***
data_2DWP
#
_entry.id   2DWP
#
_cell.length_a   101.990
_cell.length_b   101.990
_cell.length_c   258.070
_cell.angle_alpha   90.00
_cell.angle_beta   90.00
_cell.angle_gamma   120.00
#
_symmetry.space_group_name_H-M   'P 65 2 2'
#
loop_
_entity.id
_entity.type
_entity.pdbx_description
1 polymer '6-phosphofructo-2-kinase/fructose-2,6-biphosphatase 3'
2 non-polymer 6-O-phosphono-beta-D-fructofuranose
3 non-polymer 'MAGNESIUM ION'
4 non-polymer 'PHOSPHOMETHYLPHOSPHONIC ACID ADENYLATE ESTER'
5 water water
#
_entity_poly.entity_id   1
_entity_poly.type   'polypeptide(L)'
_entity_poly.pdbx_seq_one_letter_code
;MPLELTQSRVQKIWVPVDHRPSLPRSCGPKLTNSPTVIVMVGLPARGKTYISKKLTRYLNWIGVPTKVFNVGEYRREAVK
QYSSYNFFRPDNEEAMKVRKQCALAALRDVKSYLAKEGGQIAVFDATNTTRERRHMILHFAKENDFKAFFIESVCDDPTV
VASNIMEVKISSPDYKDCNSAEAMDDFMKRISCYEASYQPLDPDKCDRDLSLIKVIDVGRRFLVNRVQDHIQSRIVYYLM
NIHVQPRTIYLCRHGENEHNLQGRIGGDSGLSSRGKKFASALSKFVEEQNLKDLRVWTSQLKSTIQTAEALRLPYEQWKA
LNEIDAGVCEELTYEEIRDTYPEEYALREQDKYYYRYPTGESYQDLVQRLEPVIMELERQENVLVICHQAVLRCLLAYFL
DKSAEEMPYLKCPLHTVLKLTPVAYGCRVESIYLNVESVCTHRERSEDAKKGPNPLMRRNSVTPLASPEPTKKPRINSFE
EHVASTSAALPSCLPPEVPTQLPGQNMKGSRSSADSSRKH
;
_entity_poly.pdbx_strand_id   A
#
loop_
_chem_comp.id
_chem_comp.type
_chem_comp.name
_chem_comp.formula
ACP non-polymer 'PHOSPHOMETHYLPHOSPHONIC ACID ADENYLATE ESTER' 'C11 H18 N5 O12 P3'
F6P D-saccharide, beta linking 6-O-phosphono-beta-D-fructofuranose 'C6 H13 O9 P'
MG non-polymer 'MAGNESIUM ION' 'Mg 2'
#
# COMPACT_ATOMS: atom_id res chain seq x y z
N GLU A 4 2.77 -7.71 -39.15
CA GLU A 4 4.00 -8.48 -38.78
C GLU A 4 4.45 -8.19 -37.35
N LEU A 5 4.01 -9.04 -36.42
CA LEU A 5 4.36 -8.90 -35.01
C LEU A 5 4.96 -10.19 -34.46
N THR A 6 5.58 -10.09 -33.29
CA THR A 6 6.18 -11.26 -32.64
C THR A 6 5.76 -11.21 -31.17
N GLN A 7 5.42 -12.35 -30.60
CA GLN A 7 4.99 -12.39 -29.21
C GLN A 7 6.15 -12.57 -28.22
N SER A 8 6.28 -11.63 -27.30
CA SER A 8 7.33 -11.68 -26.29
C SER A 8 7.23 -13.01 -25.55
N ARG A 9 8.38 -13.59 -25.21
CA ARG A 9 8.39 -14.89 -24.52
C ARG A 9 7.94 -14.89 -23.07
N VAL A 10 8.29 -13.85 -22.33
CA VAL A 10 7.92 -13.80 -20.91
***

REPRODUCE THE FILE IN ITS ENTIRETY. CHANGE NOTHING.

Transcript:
data_2DWP
#
_entry.id   2DWP
#
_cell.length_a   101.990
_cell.length_b   101.990
_cell.length_c   258.070
_cell.angle_alpha   90.00
_cell.angle_beta   90.00
_cell.angle_gamma   120.00
#
_symmetry.space_group_name_H-M   'P 65 2 2'
#
loop_
_entity.id
_entity.type
_entity.pdbx_description
1 polymer '6-phosphofructo-2-kinase/fructose-2,6-biphosphatase 3'
2 non-polymer 6-O-phosphono-beta-D-fructofuranose
3 non-polymer 'MAGNESIUM ION'
4 non-polymer 'PHOSPHOMETHYLPHOSPHONIC ACID ADENYLATE ESTER'
5 water water
#
_entity_poly.entity_id   1
_entity_poly.type   'polypeptide(L)'
_entity_poly.pdbx_seq_one_letter_code
;MPLELTQSRVQKIWVPVDHRPSLPRSCGPKLTNSPTVIVMVGLPARGKTYISKKLTRYLNWIGVPTKVFNVGEYRREAVK
QYSSYNFFRPDNEEAMKVRKQCALAALRDVKSYLAKEGGQIAVFDATNTTRERRHMILHFAKENDFKAFFIESVCDDPTV
VASNIMEVKISSPDYKDCNSAEAMDDFMKRISCYEASYQPLDPDKCDRDLSLIKVIDVGRRFLVNRVQDHIQSRIVYYLM
NIHVQPRTIYLCRHGENEHNLQGRIGGDSGLSSRGKKFASALSKFVEEQNLKDLRVWTSQLKSTIQTAEALRLPYEQWKA
LNEIDAGVCEELTYEEIRDTYPEEYALREQDKYYYRYPTGESYQDLVQRLEPVIMELERQENVLVICHQAVLRCLLAYFL
DKSAEEMPYLKCPLHTVLKLTPVAYGCRVESIYLNVESVCTHRERSEDAKKGPNPLMRRNSVTPLASPEPTKKPRINSFE
EHVASTSAALPSCLPPEVPTQLPGQNMKGSRSSADSSRKH
;
_entity_poly.pdbx_strand_id   A
#
loop_
_chem_comp.id
_chem_comp.type
_chem_comp.name
_chem_comp.formula
ACP non-polymer 'PHOSPHOMETHYLPHOSPHONIC ACID ADENYLATE ESTER' 'C11 H18 N5 O12 P3'
F6P D-saccharide, beta linking 6-O-phosphono-beta-D-fructofuranose 'C6 H13 O9 P'
MG non-polymer 'MAGNESIUM ION' 'Mg 2'
#
# COMPACT_ATOMS: atom_id res chain seq x y z
N GLU A 4 2.77 -7.71 -39.15
CA GLU A 4 4.00 -8.48 -38.78
C GLU A 4 4.45 -8.19 -37.35
N LEU A 5 4.01 -9.04 -36.42
CA LEU A 5 4.36 -8.90 -35.01
C LEU A 5 4.96 -10.19 -34.46
N THR A 6 5.58 -10.09 -33.29
CA THR A 6 6.18 -11.26 -32.64
C THR A 6 5.76 -11.21 -31.17
N GLN A 7 5.42 -12.35 -30.60
CA GLN A 7 4.99 -12.39 -29.21
C GLN A 7 6.15 -12.57 -28.22
N SER A 8 6.28 -11.63 -27.30
CA SER A 8 7.33 -11.68 -26.29
C SER A 8 7.23 -13.01 -25.55
N ARG A 9 8.38 -13.59 -25.21
CA ARG A 9 8.39 -14.89 -24.52
C ARG A 9 7.94 -14.89 -23.07
N VAL A 10 8.29 -13.85 -22.33
CA VAL A 10 7.92 -13.80 -20.91